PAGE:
Thar she blows

from the Gisborne Herald – Sat 14th Nov 2015

Wa165 is now central to attracting cruise ship visits.

The steam train carried excited young passengers and adults to Muriwai and back yesterday in a trial run

preparing for an influx of cruise ship visitors and other potential rail travellers from next week.

Another trip was made today, reserved for volunteers, sponsors and businesses that have helped to get

the train back on track. Firing up the historic locomotive again and taking her down the line was a special

moment for the skilled volunteer army who are continuing the work on Wa165 and her carriages begun by a

dedicated crew back in the 1980’s with the aim of creating something special.

Wa165 is now a central figure in our tourism profile, a key feature for attracting cruise ships visits. She is

pictured as it rumbled across the Waipaoa bridge during the tail end of the southerly weather yesterday.

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Gisborne Herald” also reported today with resumption of cruise ship visits to Gisborne this Wednesday 18th,

will see nine “Golden Princess” ship visits, along with one “Sea Princess” and one “Marina” ship visit each, and

two visits by the smaller “Coral Discoverer” this summer season. Wa165 will operate two trips on those days.

 

Footnote:   Interestingly, Tv1 “Seven Sharp” programme last evening had a good news story about Wa165 steam

train and Gisborne-Muriwai section of railway line being back in operation by Gisborne City Vintage Railway.

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Rail service viable and essential

from Hawke’s Bay Today – Tues 20th October 2015

by Alan Dick

“The immediate challenge however is how to handle the “wall of wood” from the Wairoa forest”

In your article “Nash talks up re-opening of rail link” (Monday, October 19), MP Craig Foss, as a determined opponent of rail,

is quoted: “The evidence was that the line was hardly being used before the washout.” He added: “Businesses were choosing not

to use the line and had been choosing not to for many years.”  He is wrong.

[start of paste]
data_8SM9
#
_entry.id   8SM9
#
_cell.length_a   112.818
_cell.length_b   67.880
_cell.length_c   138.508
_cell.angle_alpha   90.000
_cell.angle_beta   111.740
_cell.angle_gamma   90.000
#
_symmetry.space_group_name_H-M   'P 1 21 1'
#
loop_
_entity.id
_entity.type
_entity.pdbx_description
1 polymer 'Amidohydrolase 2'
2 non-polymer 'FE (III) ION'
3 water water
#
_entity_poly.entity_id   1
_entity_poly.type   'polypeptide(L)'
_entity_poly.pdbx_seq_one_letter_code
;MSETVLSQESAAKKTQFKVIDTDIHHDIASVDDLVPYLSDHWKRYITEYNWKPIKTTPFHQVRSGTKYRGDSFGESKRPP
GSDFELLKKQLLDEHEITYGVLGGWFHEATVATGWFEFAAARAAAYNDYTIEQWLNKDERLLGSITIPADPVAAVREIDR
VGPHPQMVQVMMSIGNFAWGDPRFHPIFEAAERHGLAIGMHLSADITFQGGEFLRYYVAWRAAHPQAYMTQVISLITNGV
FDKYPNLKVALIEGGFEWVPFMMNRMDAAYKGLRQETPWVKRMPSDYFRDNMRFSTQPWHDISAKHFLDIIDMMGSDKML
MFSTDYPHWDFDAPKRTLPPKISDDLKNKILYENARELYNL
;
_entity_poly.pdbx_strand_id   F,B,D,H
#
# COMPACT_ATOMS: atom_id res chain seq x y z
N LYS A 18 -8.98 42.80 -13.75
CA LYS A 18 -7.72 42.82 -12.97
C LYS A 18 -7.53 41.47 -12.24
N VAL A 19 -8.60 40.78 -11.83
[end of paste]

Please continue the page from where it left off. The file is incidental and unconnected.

In fact, in the immediate period leading up to the washouts, three or more fully loaded trains were moving squash and other

products from Gisborne to Napier Port – and demand was such that double the number of trains could have been running except

that KiwiRail could not provide the required locos, wagons and drivers.

What had happened?  From 2010, all Hawke’s Bay and East Coast MP’s, with the exception of minister Foss, had been urging

businesses to use rail. Correctly sensing demand, KiwiRail spent $300,000 to lower the bed of three tunnels, to finally enable full

capacity 40ft high-cube containers to be carried on the line.

Then entrepreneurial Gisborne-based transport operator Steve Weatherell (running 80 trucks nationally) took the opportunity as

a freight forwarder to shift his customers’ product from road to rail.

For his customers, a smooth, damage-free ride for their sensitive product and direct movement of full containers from packhouse

to portside without repacking or double handling.

For Weatherell Transport, better service for their customers and avoiding a difficult road.  For Hawke’s Bay and Gisborne, dual

transport mode choice, reduced heavy traffic congestion on a difficult route, and consequently safety and environmental benefits.

What a tragedy when the washouts struck in March, 2012.  Avoidable with proper attention to culvert and drainage maintenance,

had the line remained intact KiwiRail would have now had a fully viable rail business with all the resultant environmental and economic

benefits for our region.

That takes us to today.

The Gisborne container freight market potential remains and, in fact, will grow with a wood processing hub to be established.

Gisborne Port is a specialised log exporter but is unlikely to ever attract export container ship calls.  Napier is the logical container

destination, being closer than Tauranga.